Following reports earlier this month, social media site Twitter finally introduces its tipping feature globally – with a Bitcoin connection via the Lightning network included.
By selecting the feature, users may tip authors using third-party services such as CashApp, which is managed by Square, a payments business established by Jack Dorsey.
However, to make revenue more accessible in areas where the currency is not readily available, users may also tip in Bitcoin.
The Bitcoin feature will use the Lightning Network, a layer-two solution chosen by the team for its cheaper transaction costs, according to product manager Esther Crawford.
Users can allow the sending and receiving of Bitcoin tips by adding their Bitcoin lightning wallet or Bitcoin address.
For the time being, the connection is only available to iOS users, but Crawford promises that Android will be available shortly.
Alessandro Paluzzi, a mobile developer, released a picture of a reverse-engineered version of Twitter's product earlier this month, revealing the beta for Lightning connection with Tips.
In an explanation of his results, he stated that the integration will make use of the Lightning-focused app Strike.
A Twitter official confirmed that the integration makes use of Strike.
According to Crawford, the Twitter product team is still investigating ways to facilitate payouts throughout the globe in various jurisdictions, but utilizing Bitcoin to tip mitigates this.
"We want everyone to have access to routes to receive paid digital currency that encourage more people to engage in the economy and let individuals move money across borders with as little friction as possible," Crawford said at a news conference on Thursday.
Twitter would not publicly confirm Paluzzi's results at the time, but product developer Kayvon Beykpour quote tweeted the findings with the lightning and "soon" arrow emojis.
Beykpour was also present at today's press conference and stated that Twitter's future focus would be on converting "fans into money."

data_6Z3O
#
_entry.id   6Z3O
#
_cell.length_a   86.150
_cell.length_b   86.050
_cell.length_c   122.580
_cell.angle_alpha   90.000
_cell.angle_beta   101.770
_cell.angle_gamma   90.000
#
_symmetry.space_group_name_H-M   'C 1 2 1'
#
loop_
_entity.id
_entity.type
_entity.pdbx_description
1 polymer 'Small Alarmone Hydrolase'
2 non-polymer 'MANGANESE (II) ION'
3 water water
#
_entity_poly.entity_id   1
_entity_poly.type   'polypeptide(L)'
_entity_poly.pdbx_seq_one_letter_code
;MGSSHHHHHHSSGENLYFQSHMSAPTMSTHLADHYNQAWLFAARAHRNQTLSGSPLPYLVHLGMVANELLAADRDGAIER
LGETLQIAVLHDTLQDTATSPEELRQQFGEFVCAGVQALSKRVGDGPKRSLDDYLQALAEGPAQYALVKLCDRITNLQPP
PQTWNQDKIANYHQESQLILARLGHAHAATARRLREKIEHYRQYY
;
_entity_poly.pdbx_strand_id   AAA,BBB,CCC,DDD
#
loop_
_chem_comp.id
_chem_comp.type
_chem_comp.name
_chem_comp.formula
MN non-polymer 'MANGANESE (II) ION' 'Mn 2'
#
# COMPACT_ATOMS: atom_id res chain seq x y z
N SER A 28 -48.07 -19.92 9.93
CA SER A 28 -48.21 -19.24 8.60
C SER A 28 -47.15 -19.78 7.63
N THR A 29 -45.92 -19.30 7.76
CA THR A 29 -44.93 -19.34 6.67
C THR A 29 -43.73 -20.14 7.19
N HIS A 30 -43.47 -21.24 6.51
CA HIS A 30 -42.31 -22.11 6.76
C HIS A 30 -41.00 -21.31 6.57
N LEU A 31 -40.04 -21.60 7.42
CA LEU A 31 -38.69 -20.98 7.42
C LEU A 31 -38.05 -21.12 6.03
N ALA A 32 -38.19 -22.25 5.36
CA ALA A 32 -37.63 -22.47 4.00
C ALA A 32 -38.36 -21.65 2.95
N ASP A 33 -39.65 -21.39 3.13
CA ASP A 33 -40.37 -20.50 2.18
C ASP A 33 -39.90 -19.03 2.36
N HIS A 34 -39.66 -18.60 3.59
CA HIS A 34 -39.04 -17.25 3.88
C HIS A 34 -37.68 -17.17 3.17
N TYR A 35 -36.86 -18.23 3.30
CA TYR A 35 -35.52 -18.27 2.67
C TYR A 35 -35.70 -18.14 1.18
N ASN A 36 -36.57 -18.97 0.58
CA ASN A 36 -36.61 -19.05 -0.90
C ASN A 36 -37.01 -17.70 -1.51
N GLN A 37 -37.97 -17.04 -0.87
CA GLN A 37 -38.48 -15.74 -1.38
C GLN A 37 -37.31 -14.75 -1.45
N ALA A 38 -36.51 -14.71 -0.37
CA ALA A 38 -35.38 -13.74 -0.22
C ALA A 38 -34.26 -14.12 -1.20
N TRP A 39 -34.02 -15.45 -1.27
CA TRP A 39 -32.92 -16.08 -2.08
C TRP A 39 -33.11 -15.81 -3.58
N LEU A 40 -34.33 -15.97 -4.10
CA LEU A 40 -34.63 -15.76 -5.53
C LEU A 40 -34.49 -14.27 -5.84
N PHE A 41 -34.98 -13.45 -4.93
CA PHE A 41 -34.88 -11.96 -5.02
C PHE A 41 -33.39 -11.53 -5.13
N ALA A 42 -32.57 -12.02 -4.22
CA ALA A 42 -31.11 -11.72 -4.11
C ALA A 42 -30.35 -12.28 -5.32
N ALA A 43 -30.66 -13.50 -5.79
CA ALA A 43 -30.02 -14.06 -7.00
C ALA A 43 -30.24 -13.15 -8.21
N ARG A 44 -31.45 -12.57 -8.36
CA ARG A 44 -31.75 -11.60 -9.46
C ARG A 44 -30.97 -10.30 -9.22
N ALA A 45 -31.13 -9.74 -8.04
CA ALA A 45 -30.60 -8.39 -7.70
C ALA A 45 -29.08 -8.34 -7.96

These features are especially aimed towards establishing Twitter as a platform that empowers artists.
Paluzzi has previously released pictures of interfaces that allowed users to add their Ethereum addresses to their accounts.
Today's release just features a Lightning/Strike connection. No mention of Ethereum was made during the event, but a Twitter representative subsequently stated the team is looking into integrating other digital currencies with Tips and that there would be "more to come" in the future.
Crawford also stated that Twitter continues to investigate crypto integrations across its platforms.
"There's a lot of internal interest and conversation around how we can incorporate crypto throughout these different revenue capabilities," Crawford said during the event.
"There are other alternative possibilities that we don't currently have in place, but we're quite open to investigating them."
Twitter is also looking into blockchain-based technologies for use outside of monetization.
Crawford also mentioned that the team is in the early phases of researching non-fungible token (NFT) authentication.
Users would immediately link their crypto wallets to their accounts to establish ownership of art creation.
According to Crawford, this would convey legitimacy, and the integration would most likely include some type of provenance explanation.
To be clear, Twitter's NFT initiative is in its early phases. The aesthetics of the authentication have yet to be established, such as whether a badge will appear on an owner's profile or their NFT avatar would take on a new form.
"We're interested in essentially making it visually apparent that this is an authorized avatar and then giving you some fascinating facts and insight into the provenance of that NFT, so that's sort of where we're at today," Crawford explained.
Other non-crypto features, such as real-time filters to keep talks polite and user-moderated communities, are also on the way, according to the product team.